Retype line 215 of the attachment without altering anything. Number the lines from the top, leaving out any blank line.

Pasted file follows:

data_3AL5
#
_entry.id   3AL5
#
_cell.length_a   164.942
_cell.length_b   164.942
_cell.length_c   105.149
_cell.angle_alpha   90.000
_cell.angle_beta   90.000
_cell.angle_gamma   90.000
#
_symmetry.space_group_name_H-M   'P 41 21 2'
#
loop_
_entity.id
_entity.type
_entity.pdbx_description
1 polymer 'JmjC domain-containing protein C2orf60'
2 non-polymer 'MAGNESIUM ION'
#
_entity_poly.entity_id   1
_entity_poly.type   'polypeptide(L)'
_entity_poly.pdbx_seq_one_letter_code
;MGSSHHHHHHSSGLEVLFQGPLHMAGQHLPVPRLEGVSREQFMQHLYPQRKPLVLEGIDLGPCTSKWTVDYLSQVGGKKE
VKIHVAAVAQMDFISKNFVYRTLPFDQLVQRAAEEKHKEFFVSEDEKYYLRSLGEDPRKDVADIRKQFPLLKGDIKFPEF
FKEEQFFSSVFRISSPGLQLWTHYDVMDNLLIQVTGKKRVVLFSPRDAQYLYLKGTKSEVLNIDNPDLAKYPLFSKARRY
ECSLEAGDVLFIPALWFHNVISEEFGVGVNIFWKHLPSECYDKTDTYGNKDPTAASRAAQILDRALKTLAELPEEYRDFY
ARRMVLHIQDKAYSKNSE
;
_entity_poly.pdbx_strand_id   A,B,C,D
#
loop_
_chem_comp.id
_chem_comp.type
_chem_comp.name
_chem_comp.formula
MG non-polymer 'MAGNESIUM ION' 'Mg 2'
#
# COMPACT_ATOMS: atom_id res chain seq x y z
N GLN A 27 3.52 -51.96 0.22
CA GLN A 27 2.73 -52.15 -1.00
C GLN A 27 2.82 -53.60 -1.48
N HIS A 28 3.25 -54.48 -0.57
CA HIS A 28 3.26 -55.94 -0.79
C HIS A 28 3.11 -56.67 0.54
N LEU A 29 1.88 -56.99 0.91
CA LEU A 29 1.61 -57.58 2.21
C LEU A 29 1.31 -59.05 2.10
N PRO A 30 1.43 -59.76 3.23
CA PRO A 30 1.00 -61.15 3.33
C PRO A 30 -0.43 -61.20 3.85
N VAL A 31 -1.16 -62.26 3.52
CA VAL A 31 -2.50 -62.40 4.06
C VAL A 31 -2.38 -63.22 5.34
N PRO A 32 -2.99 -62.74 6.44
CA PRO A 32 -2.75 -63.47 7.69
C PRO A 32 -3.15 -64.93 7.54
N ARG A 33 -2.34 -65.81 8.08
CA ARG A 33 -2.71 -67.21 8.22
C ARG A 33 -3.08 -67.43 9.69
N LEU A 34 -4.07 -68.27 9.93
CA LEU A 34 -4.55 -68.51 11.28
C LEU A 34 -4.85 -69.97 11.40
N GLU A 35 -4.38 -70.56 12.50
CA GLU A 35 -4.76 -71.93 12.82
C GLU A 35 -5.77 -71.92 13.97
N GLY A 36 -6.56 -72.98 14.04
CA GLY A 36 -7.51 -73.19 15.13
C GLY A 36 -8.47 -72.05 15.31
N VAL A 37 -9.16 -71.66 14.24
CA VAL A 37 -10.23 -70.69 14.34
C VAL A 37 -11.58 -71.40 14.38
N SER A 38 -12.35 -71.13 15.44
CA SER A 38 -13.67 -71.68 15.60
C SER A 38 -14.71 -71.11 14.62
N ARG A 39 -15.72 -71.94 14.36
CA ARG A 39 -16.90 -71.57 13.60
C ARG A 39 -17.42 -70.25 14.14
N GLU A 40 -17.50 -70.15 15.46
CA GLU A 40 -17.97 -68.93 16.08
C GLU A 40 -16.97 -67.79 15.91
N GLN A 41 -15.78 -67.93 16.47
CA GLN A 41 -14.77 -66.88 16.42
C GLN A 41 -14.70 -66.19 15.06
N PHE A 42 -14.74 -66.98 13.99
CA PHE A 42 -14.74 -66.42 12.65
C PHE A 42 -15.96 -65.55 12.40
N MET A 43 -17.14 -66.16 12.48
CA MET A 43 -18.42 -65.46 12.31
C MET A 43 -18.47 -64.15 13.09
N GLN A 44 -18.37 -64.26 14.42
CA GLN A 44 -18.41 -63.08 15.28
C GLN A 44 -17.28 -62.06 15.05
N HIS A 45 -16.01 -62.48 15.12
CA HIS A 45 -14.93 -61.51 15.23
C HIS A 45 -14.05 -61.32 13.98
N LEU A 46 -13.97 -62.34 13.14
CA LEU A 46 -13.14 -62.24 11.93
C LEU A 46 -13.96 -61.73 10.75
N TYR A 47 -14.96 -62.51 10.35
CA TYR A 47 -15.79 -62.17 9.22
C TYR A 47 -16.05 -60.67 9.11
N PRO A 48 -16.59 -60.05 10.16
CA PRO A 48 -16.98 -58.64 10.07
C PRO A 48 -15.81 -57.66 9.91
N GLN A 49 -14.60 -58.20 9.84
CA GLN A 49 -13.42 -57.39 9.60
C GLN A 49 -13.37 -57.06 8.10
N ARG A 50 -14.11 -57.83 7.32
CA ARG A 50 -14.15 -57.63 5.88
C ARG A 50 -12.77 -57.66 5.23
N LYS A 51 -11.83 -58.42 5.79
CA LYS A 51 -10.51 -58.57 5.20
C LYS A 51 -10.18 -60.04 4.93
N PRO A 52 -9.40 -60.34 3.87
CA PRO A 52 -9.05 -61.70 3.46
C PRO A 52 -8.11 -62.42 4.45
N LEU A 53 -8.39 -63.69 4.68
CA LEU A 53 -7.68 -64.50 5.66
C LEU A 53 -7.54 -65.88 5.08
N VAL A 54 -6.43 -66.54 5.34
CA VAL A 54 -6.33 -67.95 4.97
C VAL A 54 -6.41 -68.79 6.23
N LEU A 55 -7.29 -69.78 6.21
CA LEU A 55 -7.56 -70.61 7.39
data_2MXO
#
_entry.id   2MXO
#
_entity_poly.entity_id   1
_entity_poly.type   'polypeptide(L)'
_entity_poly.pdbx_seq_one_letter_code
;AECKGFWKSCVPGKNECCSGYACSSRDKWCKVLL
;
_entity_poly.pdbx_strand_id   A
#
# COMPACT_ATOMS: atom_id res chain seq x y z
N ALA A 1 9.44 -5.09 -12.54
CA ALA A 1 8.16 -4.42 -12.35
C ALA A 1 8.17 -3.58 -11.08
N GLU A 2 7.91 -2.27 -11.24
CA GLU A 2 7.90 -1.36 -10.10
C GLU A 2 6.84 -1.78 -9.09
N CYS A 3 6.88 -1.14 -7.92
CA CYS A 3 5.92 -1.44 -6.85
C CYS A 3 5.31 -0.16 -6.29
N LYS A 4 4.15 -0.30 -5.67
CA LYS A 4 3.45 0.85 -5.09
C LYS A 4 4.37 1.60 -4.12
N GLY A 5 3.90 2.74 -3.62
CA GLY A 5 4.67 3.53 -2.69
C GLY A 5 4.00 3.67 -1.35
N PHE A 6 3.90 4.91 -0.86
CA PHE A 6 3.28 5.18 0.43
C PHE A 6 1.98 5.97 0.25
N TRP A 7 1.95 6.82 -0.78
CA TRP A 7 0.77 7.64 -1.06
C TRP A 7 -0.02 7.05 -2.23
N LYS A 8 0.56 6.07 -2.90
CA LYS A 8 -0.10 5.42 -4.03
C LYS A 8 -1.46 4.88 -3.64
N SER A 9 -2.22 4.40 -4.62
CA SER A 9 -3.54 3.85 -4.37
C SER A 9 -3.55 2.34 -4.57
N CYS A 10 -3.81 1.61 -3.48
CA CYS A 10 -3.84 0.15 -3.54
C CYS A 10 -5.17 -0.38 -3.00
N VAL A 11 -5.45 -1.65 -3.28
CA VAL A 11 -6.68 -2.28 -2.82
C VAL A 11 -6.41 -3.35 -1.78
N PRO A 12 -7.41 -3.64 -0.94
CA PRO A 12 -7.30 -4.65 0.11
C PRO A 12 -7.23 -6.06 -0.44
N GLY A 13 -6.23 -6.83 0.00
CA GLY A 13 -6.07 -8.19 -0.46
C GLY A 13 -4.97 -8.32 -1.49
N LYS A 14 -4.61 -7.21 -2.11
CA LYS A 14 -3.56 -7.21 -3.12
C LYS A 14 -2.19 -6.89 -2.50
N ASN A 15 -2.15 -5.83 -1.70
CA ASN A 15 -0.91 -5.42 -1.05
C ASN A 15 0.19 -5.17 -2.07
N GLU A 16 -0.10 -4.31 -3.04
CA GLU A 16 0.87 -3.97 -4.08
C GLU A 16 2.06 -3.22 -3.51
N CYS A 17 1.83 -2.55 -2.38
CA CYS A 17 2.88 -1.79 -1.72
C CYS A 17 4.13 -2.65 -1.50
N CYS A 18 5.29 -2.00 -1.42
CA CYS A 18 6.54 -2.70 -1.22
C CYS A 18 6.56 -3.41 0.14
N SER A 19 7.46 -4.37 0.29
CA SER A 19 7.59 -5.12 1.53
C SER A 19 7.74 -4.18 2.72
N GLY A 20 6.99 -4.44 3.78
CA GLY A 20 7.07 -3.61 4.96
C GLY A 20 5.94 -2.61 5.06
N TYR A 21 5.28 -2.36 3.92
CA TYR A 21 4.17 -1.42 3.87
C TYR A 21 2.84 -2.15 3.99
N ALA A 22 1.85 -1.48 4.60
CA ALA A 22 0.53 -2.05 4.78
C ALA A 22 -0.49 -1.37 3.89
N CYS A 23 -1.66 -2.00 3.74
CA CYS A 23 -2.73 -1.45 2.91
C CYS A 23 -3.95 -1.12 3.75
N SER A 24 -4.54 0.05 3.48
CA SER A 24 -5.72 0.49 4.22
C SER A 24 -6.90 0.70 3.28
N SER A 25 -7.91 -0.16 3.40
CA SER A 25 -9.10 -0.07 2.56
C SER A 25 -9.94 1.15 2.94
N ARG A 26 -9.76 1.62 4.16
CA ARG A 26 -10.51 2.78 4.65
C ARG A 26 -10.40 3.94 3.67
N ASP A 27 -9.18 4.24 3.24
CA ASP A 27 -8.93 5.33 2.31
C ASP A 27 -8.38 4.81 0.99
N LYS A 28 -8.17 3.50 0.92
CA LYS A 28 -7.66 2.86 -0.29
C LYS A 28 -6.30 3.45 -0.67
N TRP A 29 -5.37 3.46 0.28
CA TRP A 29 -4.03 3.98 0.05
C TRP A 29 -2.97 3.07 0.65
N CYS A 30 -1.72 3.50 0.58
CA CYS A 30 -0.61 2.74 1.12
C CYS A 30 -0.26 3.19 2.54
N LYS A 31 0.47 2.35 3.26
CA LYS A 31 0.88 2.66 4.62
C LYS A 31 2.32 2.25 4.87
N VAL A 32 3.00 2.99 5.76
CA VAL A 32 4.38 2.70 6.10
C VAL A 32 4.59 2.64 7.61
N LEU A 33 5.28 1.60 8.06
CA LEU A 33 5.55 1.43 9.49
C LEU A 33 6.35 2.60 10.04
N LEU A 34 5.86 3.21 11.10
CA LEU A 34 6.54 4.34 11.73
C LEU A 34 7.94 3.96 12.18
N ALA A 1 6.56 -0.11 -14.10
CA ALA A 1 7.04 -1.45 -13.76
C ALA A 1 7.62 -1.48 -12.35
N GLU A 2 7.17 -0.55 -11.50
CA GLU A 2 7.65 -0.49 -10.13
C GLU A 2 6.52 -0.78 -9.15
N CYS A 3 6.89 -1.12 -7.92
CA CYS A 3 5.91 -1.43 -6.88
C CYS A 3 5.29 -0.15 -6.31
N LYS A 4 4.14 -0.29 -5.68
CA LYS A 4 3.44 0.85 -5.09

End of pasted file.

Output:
C ARG A 26 -10.40 3.94 3.67